While a literature review is comprehensive, it isnΓÇÖt exhaustive. It isnΓÇÖt practical or necessary to analyze all the articles, books, reports and other written works about a topic. It only includes the most pertinent writings to your assignment.

How does a literature review differ from a research paper?

The prime focus of an academic research paper is to develop a new argument. A research paper will contain a literature review as one of its parts. Within the context of a research paper, a literature review is used to help the reader by establishing what is already known about a particular topic and what methods have been used to research that topic. It brings the reader up to date to the place you are starting from and exposes the gaps in the literature that you are using as a foundation and support for the new insight that you are contributing. Your review of the literature also helps save you from reproducing what is already known.

The focus of a literature review, however, is to summarize and synthesize the arguments and ideas of others without adding new contributions. It adds to your understanding of the subject while you develop skills in information seeking and critical appraisal.

What are the basic steps to review the literature?

Before finding the material to research, the first step is to decide what topic you will be examining and the issues in relation to it. The narrower your topic, the easier it will be to limit the number of sources you need to read in order to get a good survey of the material. Find the literature by using libraries, on-line databases and other appropriate sources.

The second step is to skim through the literature youΓÇÖve selected, evaluating the information. This is not an in depth study of each piece of literature at this stage. As you review each piece, ask yourself if it makes a significant contribution to the understanding of the topic and if itΓÇÖs directly relevant to your specific topic focus and why. Take notes and keep your focus clear. Discard all literature that is not in the scope of your criteria.

The third step requires that you read through in more detail the remaining literature that you will use in your review. This time, you will assess if the literature is current, relevant, objective, proven and unbiased, and if the authorΓÇÖs credentials are satisfactory. As with the previous cursory review, keep the literature that fulfills those conditions and discard the rest. Continue to make notes as you go to help you develop and refine your perspective.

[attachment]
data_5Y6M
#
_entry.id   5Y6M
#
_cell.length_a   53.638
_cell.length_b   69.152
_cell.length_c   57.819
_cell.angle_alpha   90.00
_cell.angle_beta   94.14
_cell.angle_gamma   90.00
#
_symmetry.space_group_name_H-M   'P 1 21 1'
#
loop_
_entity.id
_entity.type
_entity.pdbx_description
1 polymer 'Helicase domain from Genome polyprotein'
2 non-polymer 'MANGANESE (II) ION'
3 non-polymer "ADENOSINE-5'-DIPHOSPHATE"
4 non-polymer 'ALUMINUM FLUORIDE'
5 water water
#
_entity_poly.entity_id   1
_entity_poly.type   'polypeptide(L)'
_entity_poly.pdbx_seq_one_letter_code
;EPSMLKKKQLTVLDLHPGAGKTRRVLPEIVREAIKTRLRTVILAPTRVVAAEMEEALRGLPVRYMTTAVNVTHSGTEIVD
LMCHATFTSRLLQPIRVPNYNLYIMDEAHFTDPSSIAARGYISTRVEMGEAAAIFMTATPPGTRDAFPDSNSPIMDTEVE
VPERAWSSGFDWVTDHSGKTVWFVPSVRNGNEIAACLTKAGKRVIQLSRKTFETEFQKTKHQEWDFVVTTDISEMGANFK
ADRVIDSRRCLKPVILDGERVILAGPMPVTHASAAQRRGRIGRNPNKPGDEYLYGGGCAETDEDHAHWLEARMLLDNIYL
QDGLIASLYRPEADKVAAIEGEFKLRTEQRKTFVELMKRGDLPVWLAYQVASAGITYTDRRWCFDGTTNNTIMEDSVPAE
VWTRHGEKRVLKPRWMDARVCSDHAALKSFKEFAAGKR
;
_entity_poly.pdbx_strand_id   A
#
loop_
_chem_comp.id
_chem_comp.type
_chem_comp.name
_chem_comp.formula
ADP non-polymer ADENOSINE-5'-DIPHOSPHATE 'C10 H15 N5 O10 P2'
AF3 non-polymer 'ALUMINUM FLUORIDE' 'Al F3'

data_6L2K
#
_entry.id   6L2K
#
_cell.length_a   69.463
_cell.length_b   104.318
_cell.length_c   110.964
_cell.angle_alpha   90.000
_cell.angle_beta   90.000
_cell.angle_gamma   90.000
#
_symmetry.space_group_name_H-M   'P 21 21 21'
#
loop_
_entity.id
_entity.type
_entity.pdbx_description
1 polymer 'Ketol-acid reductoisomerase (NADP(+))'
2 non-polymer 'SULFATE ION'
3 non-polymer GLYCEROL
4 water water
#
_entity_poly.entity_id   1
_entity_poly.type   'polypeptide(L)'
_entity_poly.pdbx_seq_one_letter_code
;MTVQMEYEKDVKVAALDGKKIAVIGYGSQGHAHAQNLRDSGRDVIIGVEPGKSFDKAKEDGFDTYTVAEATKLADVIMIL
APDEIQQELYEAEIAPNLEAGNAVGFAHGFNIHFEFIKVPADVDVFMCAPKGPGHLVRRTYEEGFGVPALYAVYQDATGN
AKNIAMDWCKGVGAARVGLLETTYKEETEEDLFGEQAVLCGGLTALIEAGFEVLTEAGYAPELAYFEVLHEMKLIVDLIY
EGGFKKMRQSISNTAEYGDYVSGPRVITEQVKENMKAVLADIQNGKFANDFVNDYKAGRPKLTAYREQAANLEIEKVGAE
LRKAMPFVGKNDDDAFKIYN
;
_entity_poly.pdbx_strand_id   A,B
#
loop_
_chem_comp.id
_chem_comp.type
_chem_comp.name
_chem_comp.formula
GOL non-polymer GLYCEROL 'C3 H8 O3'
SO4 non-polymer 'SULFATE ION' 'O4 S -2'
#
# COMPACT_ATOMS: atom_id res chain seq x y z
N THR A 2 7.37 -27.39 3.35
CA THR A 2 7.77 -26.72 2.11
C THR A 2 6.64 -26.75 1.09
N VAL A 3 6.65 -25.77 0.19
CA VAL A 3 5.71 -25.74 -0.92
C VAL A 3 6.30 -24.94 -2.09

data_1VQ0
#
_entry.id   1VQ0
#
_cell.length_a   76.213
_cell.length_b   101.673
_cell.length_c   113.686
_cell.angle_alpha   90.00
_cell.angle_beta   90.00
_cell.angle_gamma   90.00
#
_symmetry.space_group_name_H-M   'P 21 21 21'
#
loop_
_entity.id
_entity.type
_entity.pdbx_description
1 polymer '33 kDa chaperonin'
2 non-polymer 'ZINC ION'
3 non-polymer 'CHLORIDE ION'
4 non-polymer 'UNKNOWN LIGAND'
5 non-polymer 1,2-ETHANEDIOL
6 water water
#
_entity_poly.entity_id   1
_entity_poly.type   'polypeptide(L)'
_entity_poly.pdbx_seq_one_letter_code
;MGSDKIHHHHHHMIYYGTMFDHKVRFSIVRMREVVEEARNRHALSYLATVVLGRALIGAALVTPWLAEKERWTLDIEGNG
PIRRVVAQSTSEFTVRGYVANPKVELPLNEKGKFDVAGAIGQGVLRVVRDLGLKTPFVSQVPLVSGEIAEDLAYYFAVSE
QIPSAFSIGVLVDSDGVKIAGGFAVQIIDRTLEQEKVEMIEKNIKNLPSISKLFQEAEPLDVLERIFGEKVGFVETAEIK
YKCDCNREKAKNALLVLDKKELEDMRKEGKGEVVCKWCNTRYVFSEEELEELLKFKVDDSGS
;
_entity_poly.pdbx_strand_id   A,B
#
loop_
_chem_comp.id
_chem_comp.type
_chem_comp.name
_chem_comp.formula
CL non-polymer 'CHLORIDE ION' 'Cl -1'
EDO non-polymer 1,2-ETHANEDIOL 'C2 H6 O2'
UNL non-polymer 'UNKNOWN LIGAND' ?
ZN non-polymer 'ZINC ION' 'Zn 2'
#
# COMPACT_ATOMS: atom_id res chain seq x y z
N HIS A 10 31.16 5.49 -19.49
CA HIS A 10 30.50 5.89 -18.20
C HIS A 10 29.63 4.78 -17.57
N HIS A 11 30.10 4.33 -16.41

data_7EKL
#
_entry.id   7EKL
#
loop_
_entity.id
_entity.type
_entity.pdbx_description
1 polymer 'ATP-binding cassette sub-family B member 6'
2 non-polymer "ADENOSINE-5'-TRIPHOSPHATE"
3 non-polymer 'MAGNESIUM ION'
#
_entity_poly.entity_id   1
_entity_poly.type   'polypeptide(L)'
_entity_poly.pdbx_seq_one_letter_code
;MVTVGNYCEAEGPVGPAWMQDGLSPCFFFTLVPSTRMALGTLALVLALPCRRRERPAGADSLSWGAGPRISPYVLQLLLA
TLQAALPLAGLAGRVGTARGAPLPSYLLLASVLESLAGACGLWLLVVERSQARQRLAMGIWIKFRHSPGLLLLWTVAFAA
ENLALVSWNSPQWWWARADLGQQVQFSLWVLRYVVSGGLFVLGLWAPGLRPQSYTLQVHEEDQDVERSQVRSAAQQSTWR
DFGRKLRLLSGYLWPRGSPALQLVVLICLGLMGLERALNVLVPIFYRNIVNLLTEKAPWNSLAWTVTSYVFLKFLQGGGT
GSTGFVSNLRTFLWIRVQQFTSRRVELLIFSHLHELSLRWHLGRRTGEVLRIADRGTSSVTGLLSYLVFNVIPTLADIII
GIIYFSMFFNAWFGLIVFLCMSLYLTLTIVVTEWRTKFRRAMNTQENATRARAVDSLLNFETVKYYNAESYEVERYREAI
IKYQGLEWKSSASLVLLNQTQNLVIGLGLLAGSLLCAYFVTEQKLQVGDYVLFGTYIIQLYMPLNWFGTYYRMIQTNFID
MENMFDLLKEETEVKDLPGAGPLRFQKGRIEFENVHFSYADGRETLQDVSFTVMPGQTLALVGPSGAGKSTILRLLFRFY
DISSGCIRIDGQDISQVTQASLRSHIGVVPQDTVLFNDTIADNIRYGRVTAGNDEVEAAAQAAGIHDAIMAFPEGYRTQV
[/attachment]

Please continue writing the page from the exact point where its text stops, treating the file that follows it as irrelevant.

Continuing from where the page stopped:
Next, when you have finished reviewing the literature, you will be ready to make an initial outline of your literary review. Chart out the way you will organize the information you have accumulated. Formulate your thesis and then go on to write your paper. The structure is like other academic papers with an introduction, a main body and a conclusion. You must also cite your sources correctly, using either the MLA or APA format, as appropriate. If you are unsure as to which formatting guidelines you should use, ask your professor.

The final step is editing your literature review. In this phase, you will correct spelling and grammatical errors, as well as revise any word choices that interrupt the flow. Additionally, you will need to review all the formatting requirements. Luckily there is a way to save time editing your paper using formatting products that ensure your paper adheres to the correct MLA or APA format with just a few simple clicks, giving you to more time to focus on the rest of your paper.

David Plaut is the founder of Reference Point Software (RPS). RPS offers a complete suite of easy-to-use formatting template products featuring MLA and APA style templates, freeing up time to focus on substance while ensuring formatting accuracy. For more information, log onto http://www.referencepointsoftware.com/ or write to us here.

Reference Point Software is not associated with, endorsed by, or affiliated with the American Psychological Association (APA) or with the Modern Language Association (MLA).